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digitalmars.D - Public variables inside interfaces

reply =?UTF-8?B?TWFyaXVzeiBHbGl3acWEc2tp?= <alienballance gmail.com> writes:
I like the possibility of abandoning () in function calls in D, so we 
can firstly make attribute public and then if implementation changes, 
smoothly change it into function:

call:
<code>
auto a = new A();
writeln("Size is " +a.size);
auto b = new B();
writeln("Size is " +b.size);

class A {
     public int size = 0;
}

class B {
     public int size() { return 0; }
}
</code>

Although, if I'd like to make interface Sizeable, it's impossible to 
treat attribute and method equally:
<code>
interface Sizeable {
/*
     int size;   // Error: variable Sizeable.size field not allowed in 
interface
     int size(); //
*/
class A : Sizeable {
     public int size = 0; // Error: Does not implements int size()
}

class B : Sizeable {
     public int size() { return 0; }
}
</code>

Is it possible to make it work?

Best regards,
Mariusz Gliwiński
Apr 30 2011
next sibling parent Peter Alexander <peter.alexander.au gmail.com> writes:
On 30/04/11 1:22 PM, Mariusz Gliwiński wrote:
 I like the possibility of abandoning () in function calls in D, so we
 can firstly make attribute public and then if implementation changes,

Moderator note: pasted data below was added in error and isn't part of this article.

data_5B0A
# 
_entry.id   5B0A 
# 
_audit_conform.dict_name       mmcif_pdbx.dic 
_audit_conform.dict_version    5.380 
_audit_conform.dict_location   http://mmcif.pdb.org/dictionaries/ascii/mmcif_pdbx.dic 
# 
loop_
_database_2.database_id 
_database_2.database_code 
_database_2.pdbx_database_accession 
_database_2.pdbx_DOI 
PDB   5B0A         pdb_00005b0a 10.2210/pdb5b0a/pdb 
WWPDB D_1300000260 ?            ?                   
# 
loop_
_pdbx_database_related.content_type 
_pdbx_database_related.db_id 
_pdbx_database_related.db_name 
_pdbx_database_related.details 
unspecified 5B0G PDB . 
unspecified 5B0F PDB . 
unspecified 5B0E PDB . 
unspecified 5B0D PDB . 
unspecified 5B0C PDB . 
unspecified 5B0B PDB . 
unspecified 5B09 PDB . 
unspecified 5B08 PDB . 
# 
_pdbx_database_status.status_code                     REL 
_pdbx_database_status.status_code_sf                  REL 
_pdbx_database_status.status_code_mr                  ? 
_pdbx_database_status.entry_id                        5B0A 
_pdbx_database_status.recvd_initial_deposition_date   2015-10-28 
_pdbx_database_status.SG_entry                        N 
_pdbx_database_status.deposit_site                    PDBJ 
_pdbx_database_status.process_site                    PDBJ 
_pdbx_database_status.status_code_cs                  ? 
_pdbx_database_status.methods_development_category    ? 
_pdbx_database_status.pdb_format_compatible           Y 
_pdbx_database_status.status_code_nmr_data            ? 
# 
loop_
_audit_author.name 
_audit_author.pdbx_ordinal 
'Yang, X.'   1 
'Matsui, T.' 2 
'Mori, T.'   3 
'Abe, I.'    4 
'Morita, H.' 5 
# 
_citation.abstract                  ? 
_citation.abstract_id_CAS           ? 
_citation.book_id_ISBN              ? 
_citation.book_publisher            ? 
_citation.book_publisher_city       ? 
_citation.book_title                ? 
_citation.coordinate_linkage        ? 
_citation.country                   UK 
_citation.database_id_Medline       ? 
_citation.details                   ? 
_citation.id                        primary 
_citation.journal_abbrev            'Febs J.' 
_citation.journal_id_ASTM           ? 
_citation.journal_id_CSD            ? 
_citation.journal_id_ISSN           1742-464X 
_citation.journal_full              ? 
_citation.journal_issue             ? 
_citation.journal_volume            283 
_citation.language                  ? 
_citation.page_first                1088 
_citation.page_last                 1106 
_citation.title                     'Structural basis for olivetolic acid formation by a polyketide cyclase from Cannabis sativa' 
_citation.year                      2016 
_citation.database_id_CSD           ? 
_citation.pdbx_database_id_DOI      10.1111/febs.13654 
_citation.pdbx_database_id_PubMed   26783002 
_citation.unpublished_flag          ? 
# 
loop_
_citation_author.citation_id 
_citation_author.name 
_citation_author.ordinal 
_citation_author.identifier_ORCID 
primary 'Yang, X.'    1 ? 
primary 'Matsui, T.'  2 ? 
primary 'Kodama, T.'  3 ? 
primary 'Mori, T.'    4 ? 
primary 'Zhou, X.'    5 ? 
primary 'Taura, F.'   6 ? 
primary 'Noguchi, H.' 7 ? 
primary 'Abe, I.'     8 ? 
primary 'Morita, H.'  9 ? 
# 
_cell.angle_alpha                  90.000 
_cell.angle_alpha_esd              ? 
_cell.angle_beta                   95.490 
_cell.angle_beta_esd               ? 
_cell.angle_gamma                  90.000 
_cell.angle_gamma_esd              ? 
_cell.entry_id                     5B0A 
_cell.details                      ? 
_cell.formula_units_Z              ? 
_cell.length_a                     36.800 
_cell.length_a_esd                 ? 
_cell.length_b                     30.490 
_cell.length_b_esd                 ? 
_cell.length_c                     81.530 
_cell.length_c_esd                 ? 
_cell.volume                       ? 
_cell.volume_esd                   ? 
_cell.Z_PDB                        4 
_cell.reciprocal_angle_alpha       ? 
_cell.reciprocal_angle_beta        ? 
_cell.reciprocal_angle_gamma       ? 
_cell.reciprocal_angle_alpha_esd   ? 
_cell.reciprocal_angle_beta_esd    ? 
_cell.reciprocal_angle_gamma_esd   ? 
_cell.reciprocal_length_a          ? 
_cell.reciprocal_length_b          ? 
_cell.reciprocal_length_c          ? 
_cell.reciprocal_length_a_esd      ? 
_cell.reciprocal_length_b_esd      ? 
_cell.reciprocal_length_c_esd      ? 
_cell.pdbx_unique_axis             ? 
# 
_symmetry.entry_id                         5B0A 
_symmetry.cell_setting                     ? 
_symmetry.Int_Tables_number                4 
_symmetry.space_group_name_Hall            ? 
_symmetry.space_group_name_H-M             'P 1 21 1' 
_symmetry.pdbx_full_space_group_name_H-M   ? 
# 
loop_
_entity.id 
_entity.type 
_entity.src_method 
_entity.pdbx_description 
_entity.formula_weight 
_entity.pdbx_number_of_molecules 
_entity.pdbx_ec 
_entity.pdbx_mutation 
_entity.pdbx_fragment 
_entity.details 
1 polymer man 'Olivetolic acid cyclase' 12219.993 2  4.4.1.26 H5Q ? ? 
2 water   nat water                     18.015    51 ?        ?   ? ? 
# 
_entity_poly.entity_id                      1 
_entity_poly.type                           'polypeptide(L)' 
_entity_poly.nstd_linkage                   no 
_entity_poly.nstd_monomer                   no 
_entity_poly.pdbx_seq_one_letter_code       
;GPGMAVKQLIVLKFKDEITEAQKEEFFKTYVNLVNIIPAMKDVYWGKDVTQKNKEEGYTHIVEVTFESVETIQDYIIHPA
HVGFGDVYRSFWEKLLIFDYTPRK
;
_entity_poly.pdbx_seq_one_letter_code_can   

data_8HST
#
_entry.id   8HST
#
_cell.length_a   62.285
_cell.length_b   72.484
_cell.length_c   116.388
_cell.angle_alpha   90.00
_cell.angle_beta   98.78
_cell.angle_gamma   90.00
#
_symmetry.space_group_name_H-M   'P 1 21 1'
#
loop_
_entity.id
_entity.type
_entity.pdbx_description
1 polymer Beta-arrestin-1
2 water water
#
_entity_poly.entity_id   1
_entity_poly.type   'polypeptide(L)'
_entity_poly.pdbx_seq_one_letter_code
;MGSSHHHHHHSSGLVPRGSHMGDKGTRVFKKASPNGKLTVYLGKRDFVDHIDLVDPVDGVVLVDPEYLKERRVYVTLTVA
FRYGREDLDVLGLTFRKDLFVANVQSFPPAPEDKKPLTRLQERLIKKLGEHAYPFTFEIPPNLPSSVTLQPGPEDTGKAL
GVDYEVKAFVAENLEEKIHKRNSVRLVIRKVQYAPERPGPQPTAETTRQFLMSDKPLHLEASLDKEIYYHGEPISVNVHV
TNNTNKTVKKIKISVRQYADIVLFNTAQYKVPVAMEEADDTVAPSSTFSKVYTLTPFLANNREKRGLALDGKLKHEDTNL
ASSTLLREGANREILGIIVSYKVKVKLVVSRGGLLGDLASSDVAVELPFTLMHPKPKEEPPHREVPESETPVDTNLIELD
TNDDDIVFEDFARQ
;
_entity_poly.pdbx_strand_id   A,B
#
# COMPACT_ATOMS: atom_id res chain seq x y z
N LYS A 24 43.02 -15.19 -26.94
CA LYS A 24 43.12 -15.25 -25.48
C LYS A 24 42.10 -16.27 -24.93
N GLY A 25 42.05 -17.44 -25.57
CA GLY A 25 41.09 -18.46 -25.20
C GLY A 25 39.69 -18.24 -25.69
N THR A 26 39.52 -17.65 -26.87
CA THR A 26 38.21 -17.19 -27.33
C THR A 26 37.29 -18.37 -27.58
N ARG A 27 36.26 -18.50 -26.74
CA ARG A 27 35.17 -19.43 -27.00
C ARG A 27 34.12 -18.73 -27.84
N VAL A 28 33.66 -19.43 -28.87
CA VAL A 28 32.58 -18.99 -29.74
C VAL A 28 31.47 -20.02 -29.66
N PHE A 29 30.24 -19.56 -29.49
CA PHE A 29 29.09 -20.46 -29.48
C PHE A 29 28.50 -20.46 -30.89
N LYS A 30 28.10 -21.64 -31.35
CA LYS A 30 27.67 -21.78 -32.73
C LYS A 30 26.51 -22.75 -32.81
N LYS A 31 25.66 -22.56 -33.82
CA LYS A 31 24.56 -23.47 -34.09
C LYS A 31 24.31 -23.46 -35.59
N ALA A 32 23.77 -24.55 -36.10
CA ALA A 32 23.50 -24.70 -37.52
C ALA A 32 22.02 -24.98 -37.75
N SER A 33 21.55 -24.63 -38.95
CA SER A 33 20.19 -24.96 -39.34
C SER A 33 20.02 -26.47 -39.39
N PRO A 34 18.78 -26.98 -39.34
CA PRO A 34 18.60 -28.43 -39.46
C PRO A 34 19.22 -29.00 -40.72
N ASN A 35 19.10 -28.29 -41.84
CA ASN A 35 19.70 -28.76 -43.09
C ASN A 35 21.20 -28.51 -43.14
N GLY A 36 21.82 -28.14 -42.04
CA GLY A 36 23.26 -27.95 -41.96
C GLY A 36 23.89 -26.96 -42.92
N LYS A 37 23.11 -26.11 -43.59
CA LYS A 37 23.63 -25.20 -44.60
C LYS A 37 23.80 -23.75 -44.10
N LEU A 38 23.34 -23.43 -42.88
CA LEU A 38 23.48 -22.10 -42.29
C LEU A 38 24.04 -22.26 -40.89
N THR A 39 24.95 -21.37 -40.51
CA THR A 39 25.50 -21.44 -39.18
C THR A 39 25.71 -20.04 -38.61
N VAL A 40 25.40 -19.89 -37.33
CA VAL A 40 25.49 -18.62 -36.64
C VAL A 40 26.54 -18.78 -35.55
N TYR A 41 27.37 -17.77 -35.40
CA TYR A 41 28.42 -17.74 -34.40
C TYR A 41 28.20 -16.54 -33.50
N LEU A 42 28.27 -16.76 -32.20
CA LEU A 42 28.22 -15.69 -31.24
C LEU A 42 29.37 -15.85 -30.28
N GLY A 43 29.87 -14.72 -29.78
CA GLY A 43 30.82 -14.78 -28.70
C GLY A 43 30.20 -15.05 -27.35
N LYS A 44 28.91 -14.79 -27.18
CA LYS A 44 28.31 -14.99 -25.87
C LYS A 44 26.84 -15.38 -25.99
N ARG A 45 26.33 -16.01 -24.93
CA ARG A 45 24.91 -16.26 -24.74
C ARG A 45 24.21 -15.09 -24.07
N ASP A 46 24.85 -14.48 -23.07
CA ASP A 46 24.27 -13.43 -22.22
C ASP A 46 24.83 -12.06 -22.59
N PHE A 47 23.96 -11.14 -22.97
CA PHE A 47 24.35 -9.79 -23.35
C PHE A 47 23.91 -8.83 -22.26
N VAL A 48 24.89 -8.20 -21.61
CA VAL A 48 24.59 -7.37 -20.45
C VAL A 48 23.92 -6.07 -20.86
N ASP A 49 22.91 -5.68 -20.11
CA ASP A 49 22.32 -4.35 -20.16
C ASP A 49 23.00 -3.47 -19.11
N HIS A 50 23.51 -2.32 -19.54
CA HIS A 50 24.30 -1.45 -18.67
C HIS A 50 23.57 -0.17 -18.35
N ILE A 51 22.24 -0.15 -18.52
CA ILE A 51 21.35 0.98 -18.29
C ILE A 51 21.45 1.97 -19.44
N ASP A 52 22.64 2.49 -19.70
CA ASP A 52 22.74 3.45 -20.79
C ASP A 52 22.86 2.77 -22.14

smoothly change it into function:
 <snip>

 Although, if I'd like to make interface Sizeable, it's impossible to
 treat attribute and method equally:
 <snip>

 Is it possible to make it work?

 Best regards,
 Mariusz Gliwiński

No, interface functions require entries in the v-table, so the implementing class needs to have a function. You could certainly get around it using mixins and metaprogramming, but there's no need for that level of complexity when all you need to do is implement a function that returns a member variable.
Apr 30 2011
prev sibling parent Olivier Pisano <olivier.pisano laposte.net> writes:
Hi,

You can "disguise" method calls into variables by using the  property tag.

interface Sizeable
{
     // Getter
      property int size();

     // Setter
      property int size(int s);
}

class A : Sizeable
{
     int m_size;

public:
     this()
     {

     }
      property int size() { return m_size; }
      property int size(int s) {return m_size = s; }
}

static void main(string[] args)
{
     A a = new A();
     a.size = 20; // calls a.size(int);

     int i = a.size + 10; // calls a.size()
}


Cheers,

Olivier.
Apr 30 2011